The silver mines of Potosi helped drive the trade with Asia and filled the coffers of Spain. During the height of its mining production Potosi was the wealthiest city in the Americas.
Melchor Perez de Holguin was a mestizo and the dominant painter in Potosi into the 1720s. Although the Cusquana style of painting was found in Alto Peru, de Holguin’s work falls into the Potosi school and was heavily influenced by the Spanish artist Zurbaran.
Joseph’s bench is much like those seen in other paintings from Peru and representative of all the benches I’ve found for Bolivia.
Although his workshop is in the background the painter did not stint on detail. The bench is staked with tapered legs. The plane is put aside while Joseph uses a chisel. His adze sits on the near end of the workbench. On the wall is a tool rack and on the floor another full set of tools.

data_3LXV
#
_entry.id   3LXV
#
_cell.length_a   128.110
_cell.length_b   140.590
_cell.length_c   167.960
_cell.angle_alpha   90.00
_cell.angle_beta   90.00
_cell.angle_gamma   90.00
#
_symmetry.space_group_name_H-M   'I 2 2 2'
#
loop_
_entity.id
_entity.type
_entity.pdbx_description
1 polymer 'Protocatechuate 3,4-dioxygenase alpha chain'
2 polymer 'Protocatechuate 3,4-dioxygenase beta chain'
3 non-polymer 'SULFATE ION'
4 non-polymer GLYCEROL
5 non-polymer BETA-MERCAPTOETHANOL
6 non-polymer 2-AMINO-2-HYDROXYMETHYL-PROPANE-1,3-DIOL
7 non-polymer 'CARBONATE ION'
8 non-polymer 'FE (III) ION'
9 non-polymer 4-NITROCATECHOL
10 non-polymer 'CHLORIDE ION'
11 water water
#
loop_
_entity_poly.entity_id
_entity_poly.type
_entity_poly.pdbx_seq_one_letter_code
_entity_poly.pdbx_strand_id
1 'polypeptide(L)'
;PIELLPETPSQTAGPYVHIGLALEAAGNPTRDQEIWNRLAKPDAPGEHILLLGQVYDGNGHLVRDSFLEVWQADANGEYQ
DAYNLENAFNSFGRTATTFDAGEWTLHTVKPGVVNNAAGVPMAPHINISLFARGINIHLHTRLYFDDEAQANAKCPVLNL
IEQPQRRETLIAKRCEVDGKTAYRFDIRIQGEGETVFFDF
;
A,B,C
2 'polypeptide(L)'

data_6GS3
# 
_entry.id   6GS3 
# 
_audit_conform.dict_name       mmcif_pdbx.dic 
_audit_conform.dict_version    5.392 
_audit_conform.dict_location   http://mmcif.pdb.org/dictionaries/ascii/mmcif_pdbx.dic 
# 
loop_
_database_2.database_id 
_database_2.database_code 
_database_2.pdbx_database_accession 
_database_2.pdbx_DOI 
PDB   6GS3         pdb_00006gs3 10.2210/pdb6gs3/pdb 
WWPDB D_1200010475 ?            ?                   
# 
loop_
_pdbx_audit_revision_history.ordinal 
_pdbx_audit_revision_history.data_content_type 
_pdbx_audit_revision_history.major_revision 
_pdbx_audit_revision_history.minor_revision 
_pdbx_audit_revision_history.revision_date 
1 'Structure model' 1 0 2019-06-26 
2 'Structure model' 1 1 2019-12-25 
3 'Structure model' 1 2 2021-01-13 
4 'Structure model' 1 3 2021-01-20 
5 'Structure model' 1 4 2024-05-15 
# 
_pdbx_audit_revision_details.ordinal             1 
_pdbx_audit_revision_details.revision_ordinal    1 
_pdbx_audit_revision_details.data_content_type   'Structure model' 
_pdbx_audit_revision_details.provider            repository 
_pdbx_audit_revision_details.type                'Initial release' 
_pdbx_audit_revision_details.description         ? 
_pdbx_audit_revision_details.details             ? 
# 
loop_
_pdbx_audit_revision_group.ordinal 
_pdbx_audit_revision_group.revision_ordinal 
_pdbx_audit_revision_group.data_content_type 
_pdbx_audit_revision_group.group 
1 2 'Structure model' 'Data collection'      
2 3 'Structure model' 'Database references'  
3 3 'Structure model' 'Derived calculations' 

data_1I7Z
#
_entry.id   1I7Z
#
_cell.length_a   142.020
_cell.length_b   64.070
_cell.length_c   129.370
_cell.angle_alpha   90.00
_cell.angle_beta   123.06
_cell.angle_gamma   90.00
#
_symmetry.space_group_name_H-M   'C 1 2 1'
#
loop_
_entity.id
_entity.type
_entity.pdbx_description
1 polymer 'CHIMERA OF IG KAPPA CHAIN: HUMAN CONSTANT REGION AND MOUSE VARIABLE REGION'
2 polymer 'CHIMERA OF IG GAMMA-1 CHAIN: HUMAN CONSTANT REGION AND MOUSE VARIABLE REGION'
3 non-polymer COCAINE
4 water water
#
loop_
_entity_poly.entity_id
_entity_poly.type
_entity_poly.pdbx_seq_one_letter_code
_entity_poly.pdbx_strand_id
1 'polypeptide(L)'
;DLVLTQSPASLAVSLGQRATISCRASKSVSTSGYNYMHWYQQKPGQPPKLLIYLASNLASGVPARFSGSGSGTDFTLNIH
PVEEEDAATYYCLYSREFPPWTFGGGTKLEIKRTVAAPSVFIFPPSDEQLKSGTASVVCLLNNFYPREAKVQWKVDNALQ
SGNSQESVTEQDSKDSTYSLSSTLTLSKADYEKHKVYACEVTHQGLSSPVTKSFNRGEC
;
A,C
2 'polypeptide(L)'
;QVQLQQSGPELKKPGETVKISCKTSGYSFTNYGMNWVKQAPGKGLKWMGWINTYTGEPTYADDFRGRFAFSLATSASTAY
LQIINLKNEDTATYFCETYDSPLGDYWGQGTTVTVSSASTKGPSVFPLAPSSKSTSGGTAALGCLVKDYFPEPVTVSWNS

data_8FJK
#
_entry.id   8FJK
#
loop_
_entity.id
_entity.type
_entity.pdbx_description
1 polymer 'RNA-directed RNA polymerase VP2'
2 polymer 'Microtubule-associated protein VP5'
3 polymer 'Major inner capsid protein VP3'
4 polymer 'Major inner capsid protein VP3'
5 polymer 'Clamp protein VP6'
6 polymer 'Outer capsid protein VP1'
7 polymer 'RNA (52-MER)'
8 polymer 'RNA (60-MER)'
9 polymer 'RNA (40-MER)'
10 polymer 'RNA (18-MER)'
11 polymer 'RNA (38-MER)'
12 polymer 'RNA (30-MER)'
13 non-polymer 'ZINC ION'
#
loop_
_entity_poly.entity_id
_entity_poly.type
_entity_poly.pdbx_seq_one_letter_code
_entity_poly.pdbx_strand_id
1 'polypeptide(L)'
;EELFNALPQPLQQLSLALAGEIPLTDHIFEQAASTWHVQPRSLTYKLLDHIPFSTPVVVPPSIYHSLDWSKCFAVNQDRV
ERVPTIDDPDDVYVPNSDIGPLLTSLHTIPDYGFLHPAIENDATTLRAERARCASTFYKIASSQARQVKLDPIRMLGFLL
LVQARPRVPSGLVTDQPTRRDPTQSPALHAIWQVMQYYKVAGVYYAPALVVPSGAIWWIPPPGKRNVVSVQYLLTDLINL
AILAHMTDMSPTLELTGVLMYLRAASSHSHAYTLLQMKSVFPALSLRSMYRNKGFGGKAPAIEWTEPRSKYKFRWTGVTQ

I almost left out the next painting but something must have held me back.
It was the curvy legs (with stretchers!) and ornate plane. They were just too good to pass up.
This work is from La Paz. The bench is staked, has a planing stop and a face vise. There is a nice collection of tools even if they are all over the floor. OK, OK, if they were piled into a basket we wouldn’t be able to see them in such nice detail.
Because the painting is so dark the Brooklyn Museum provides a black and white copy to better see this frenetic workshop.
With non-winged personnel this may be a good representation of a colonial workshop cranking out furniture, doors and fittings for the non-stop construction of churches, private residences and governments buildings. There are two workbenches, both with face vises and a mystery.
Close-up shot of the bench in the middle of the painting. The white squares may be the vise screws (only this bench has these). But what are those mysterious things at each end of the vise? After much deep thought Chris surmised “rocks on strings.”
Despite the camera flash there is a staked bench with a face vise.